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|Title:||Comparison of a low carbohydrate intake and standard carbohydrate intake on refeeding hypophosphatemia in children and adolescents with anorexia nervosa: a pilot randomised controlled trial.||Austin Authors:||Draffin, Kellie;Hamilton, Jessica;Godsil, Shea;Rudolph, Suba;Crowe, Tim;Newton, Richard||Affiliation:||Austin Health
Peninsula Health, Melbourne, Australia
|Issue Date:||12-Apr-2022||metadata.dc.date:||2022||Publication information:||Journal of Eating Disorders 2022; 10(1): 50||Abstract:||Nutritional rehabilitation for patients with anorexia nervosa involves balancing the need for weight gain whilst mitigating the risk of refeeding syndrome. Graded caloric increases and restriction of calories from carbohydrate have been used to minimise the risk of developing refeeding hypophosphatemia. There is little evidence to support the recommended nutrient composition, specifically the recommended carbohydrate intake that is safe in this population. The aim of this pilot study was to compare the effect of a low and a standard carbohydrate feeding protocol on serum phosphate levels in children and adolescents with anorexia nervosa. A pilot study of 23 children and adolescents with anorexia nervosa admitted for medical stabilisation to the adolescent ward of a tertiary hospital was undertaken. Participants were commenced on an oral feeding protocol and were randomly allocated to isocaloric meal plans that were either low carbohydrate (< 40% total energy from carbohydrate) or standard carbohydrate (50-60% total energy from carbohydrate). Serum phosphate levels were monitored daily across the first week and twice weekly thereafter. Clinical status, including weight gain, was monitored throughout admission. 52% (n = 12) of participants were allocated to the low carbohydrate group and 48% (n = 11) were allocated to the standard carbohydrate group. No patients in either of the diet groups developed refeeding hypophosphatemia in the first seven days of admission. Weight gain during the first week was significantly higher in the standard carbohydrate diet (1.4 kg/wk ± 0.5) compared to the low carbohydrate diet (0.6 kg/wk ± 0.9), p value 0.03. Participants from both diet groups were largely orally fed with less than 10% of the total number of meals and/or snacks across both groups provided as nutrition supplement drinks, either orally or enterally. This pilot study supports that a standard carbohydrate intake (providing 50-60% of total energy from carbohydrate) optimises nutritional rehabilitation without increasing the risk of refeeding hypophosphatemia in adolescent inpatients with anorexia nervosa. CTN: ACTRN12621000300875. Plain English Summary: People with eating disorders who are underweight or malnourished, such as patients with anorexia nervosa, are at risk of refeeding syndrome when they receive treatment and return to regular eating. Refeeding syndrome may cause fluid and electrolyte shifts. This can occur as a result of the reintroduction of carbohydrates, and can have potentially life-threatening consequences if not managed appropriately. Refeeding hypophosphatemia is one of the early markers of refeeding syndrome. This study compared patients who were provided a low carbohydrate diet (40% total energy from carbohydrate) to those who were provided a standard carbohydrate diet (50-60% total energy from carbohydrate) to see if patients from either group were more at risk of developing refeeding syndrome. No patients in either of the diet groups developed refeeding hypophosphatemia. This pilot study may help to ensure that when patients get treated for their eating disorder in hospital, they can return to a normal diet as soon as possible with close medical monitoring.||URI:||https://ahro.austin.org.au/austinjspui/handle/1/29929||DOI:||10.1186/s40337-021-00519-0||ORCID:||0000-0002-3984-1451||Journal:||Journal of Eating Disorders||PubMed URL:||35413883||PubMed URL:||https://pubmed.ncbi.nlm.nih.gov/35413883/||ISSN:||2050-2974||Type:||Journal Article||Subjects:||Adolescent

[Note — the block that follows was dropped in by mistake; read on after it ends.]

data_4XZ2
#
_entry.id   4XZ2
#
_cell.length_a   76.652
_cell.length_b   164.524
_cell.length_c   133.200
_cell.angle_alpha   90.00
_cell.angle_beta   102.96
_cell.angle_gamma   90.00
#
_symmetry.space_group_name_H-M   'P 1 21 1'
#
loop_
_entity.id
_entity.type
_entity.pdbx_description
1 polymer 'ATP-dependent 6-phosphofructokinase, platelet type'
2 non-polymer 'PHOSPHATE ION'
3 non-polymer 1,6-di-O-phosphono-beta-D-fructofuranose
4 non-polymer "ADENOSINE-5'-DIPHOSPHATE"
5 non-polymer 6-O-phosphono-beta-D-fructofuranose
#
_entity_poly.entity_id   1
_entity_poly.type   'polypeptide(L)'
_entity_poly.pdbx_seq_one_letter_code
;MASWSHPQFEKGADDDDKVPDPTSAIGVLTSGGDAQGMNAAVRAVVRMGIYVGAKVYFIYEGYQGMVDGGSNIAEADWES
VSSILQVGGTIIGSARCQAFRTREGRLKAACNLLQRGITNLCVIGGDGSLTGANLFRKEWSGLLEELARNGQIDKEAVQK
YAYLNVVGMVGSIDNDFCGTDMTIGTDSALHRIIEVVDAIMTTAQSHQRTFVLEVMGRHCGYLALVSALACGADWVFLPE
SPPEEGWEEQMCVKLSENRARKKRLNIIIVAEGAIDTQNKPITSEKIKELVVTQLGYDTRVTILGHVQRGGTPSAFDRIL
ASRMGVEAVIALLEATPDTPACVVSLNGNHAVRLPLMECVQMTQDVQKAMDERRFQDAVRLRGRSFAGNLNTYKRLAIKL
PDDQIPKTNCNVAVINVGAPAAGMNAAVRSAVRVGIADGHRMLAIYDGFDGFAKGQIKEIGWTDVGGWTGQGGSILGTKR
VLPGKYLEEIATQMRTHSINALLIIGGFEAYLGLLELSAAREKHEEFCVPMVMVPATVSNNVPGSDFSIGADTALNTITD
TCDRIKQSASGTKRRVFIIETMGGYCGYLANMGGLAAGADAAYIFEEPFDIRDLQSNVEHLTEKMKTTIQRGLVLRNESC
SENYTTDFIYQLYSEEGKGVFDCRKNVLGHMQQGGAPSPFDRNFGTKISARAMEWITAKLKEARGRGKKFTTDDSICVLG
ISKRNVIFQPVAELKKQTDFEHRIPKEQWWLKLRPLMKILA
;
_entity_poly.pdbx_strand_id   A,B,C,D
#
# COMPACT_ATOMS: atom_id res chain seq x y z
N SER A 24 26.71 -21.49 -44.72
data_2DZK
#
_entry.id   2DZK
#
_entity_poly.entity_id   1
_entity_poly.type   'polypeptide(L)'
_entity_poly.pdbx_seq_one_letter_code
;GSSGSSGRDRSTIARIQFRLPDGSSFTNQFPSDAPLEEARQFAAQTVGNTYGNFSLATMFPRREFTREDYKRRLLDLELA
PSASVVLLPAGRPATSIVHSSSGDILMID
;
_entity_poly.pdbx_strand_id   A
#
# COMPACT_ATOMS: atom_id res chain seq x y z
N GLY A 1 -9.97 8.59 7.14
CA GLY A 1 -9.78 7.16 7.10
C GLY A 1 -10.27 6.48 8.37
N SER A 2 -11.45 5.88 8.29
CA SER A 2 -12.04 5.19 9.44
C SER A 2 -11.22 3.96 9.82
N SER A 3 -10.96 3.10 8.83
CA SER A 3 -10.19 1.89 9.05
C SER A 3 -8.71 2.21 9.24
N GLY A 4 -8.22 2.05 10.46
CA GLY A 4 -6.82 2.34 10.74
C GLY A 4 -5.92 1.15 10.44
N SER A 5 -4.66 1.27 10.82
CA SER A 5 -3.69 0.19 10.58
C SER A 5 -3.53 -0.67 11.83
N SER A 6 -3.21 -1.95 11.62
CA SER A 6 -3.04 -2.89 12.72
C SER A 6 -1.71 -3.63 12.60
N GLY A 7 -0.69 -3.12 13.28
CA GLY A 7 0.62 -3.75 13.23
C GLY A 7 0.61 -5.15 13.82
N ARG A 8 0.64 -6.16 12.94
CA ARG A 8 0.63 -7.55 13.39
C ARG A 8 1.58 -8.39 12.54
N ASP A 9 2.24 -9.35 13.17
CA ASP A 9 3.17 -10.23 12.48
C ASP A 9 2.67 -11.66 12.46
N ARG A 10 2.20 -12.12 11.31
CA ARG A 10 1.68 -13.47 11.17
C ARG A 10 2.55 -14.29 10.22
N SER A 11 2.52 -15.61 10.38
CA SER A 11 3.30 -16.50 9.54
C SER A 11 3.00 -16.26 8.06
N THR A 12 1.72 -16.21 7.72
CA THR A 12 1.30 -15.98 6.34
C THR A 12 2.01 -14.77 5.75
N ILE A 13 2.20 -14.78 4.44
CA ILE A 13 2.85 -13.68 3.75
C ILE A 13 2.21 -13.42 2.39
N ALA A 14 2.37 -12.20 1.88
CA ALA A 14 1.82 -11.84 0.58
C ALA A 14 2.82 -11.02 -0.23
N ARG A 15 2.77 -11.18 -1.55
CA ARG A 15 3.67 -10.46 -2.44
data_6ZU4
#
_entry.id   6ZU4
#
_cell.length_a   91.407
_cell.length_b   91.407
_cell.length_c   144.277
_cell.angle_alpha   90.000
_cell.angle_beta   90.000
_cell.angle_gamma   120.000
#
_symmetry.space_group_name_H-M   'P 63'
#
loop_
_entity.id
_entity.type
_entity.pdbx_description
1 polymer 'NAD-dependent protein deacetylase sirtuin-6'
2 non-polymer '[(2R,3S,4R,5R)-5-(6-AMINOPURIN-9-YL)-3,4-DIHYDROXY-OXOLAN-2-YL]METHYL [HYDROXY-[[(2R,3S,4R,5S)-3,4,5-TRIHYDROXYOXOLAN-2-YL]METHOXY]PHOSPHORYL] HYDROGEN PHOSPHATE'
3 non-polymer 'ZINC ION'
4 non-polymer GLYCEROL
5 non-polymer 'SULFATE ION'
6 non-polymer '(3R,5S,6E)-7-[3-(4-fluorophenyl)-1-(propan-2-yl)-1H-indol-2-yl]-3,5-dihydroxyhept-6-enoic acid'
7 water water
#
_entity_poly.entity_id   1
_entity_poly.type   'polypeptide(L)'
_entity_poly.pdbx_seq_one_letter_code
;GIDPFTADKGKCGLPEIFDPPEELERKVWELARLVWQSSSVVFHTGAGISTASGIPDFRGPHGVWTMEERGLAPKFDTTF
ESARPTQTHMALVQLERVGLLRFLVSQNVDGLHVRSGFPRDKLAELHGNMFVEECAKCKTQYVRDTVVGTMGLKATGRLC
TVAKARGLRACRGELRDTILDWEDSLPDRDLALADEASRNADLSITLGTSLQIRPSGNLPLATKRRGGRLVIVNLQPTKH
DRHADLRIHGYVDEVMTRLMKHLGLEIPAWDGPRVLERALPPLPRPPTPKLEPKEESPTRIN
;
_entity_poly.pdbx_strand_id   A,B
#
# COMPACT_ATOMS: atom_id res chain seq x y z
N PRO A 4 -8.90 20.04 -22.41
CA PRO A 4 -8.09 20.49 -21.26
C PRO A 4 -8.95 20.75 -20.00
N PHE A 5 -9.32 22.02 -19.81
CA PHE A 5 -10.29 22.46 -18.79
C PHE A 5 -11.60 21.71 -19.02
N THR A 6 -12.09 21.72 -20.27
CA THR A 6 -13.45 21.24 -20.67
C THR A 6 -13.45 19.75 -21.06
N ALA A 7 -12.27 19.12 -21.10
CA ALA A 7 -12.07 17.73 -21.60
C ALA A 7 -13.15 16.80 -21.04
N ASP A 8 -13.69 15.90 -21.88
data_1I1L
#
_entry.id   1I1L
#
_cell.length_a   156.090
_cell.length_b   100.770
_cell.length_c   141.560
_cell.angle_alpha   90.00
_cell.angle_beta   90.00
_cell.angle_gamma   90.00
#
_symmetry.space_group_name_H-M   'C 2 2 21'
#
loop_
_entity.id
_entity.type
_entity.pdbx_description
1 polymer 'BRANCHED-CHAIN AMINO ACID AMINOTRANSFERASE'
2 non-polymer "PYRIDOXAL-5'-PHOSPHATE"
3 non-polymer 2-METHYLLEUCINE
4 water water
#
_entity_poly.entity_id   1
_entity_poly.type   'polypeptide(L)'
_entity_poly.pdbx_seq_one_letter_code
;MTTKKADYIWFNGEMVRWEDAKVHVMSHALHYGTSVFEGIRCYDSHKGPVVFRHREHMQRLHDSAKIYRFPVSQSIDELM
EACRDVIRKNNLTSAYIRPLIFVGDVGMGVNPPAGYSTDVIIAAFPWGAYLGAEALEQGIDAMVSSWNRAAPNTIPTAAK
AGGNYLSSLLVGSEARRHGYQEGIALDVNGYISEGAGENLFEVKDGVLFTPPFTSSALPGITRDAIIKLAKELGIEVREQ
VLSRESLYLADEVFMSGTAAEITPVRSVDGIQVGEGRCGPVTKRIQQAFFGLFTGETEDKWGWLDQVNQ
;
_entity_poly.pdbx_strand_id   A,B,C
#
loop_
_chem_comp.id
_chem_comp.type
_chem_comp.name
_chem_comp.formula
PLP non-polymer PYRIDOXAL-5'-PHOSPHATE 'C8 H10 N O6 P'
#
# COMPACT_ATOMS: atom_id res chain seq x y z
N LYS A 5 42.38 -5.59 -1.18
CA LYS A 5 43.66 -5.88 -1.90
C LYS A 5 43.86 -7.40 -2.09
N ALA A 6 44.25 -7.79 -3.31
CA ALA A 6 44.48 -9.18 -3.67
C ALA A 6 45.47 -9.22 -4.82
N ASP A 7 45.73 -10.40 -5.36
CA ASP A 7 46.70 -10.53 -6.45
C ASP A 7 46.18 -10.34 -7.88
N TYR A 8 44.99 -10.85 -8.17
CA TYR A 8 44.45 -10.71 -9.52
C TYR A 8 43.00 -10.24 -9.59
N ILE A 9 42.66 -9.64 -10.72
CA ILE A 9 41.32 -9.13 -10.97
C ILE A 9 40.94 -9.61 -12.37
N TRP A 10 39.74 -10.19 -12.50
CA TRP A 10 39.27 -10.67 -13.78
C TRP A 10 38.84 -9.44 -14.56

|Appears in Collections:||Journal articles|
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